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I’m trying to get matplotlib working with Julia 1.0.0.
Installed it but get error when I try to test it by doing this…
…which gets this error:
ErrorException("error compiling display_error: error compiling findprev: error compiling lookup: error compiling Type: could not load library \"C:\\Users\\ME\\.julia\\packages\\Conda\\m7vem\\deps\\usr\\python37\"\nThe specified module could not be found.
Rather than trying to use your existing Conda, it may be easier just to set
Env["PYTHON"]="" and rebuild
PyCall (and possibly
PyPlot), which should basically download/build everything you need in a Conda just for Julia.
You asked the same question on StackOverflow. And I have just answered it. Why are you duplicating questions?
Sure, and throw away 1.7 GB of disk space as if they were peanuts skins.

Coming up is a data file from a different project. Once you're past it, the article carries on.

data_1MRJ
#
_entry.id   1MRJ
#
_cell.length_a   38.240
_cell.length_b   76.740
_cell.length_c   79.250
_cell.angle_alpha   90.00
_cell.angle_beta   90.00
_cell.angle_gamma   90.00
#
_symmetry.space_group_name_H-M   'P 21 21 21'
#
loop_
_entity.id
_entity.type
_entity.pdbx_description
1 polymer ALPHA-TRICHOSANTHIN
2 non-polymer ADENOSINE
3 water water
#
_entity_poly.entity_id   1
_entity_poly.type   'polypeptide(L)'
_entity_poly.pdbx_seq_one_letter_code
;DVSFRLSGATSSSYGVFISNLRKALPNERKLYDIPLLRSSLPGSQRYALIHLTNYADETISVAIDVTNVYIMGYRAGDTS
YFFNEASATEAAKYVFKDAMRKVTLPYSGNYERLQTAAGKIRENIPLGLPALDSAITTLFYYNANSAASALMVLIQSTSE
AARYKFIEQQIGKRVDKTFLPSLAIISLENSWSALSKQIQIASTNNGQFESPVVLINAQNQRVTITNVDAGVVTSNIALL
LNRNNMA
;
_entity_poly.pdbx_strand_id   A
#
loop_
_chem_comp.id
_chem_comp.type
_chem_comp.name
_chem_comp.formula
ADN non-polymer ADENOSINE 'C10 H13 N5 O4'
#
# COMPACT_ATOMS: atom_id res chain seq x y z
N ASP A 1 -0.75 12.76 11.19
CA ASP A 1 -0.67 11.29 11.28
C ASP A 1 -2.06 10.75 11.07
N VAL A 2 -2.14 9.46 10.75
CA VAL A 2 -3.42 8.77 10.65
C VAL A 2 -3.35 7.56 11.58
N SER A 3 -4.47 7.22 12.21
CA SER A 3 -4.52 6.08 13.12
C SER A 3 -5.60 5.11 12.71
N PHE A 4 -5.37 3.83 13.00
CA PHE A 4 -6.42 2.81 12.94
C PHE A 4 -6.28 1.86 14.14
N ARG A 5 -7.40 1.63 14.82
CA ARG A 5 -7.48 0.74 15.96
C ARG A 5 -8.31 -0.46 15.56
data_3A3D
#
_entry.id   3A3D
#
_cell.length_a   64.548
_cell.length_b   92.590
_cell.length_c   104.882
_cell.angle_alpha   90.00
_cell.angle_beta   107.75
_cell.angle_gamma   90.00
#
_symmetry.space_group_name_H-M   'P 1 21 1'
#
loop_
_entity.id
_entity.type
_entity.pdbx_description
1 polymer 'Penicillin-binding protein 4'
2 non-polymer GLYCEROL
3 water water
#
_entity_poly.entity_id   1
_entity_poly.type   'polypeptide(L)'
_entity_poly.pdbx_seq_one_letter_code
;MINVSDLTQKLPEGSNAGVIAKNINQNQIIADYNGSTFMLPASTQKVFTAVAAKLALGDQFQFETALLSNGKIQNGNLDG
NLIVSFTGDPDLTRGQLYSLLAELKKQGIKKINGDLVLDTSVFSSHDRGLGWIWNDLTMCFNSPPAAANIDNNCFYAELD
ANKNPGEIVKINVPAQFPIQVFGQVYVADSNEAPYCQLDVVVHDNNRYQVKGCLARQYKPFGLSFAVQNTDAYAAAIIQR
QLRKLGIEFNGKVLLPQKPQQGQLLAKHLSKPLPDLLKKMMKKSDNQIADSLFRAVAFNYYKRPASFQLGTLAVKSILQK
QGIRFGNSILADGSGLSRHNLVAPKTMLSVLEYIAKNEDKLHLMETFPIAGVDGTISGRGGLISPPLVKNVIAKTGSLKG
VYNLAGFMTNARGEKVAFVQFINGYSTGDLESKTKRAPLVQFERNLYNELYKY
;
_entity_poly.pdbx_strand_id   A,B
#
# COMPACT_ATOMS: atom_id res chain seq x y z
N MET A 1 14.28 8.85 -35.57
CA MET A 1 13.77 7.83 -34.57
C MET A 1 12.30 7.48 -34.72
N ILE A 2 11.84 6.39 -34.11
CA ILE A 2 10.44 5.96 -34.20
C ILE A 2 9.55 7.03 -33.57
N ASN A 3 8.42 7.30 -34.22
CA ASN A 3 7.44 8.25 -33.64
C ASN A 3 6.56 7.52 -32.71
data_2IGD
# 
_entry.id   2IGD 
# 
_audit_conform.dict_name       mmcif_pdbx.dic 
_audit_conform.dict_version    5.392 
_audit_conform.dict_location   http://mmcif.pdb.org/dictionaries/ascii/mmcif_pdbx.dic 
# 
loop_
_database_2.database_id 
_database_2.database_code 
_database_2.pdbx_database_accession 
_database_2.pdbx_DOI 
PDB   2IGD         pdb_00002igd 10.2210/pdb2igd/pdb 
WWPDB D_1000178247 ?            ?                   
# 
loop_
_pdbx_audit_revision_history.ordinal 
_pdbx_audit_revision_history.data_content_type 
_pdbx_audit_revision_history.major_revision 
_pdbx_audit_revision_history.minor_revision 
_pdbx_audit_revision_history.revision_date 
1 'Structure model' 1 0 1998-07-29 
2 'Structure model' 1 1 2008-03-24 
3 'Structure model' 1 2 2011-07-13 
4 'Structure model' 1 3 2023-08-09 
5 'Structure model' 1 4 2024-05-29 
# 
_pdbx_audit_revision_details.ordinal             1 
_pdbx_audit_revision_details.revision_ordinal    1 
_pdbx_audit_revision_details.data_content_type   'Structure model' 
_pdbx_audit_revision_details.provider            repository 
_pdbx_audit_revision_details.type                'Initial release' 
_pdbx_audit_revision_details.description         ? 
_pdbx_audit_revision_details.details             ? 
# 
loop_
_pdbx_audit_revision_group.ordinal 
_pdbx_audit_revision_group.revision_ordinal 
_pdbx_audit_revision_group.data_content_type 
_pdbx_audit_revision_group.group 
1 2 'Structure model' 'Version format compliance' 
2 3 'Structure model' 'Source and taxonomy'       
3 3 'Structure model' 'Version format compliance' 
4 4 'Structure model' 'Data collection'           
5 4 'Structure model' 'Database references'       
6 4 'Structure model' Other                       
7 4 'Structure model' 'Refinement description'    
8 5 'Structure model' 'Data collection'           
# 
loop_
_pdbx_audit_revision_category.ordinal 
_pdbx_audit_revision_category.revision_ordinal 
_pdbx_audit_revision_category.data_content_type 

You can use your own Python Installation if you are comfortable installing Python packages yourself. Did you install matplotlib? Does
PyCall.python the Python program you want to use?
@pszufe’s solution seems right. I think you probably need to ensure that
PyPlot were built knowing where your environment was.
As for 1.7 GB of space, I’ve typically found hard drive space to be cheap but debugging/troubleshooting time to be expensive, so I thought I would offer a solution that I was 99% sure would work and would require near 0 troubleshooting time.
Additional, more advanced, notes:
- an external Python (not Julia in-built) in some scenarios is easier to manage for people coming to Julia for Python
- the inbuilt Julia Conda package typically takes 3GB of disk space (Windows)
- you can manipulate with
PYTHON environment variables to run Julia with various Python versions (however, I have not tested whether you can run two Python versions at the same time with a single Julia process but it could be possible with the current package manager).
Here is the link to the same question on Stackoverflow:
Not on laptops with SSD disks. People too often forget this.
Then you shouldn’t use Windows. The whole design philosophy is to always provide all binary dependencies. That’s why all the Window programs are so huge in size.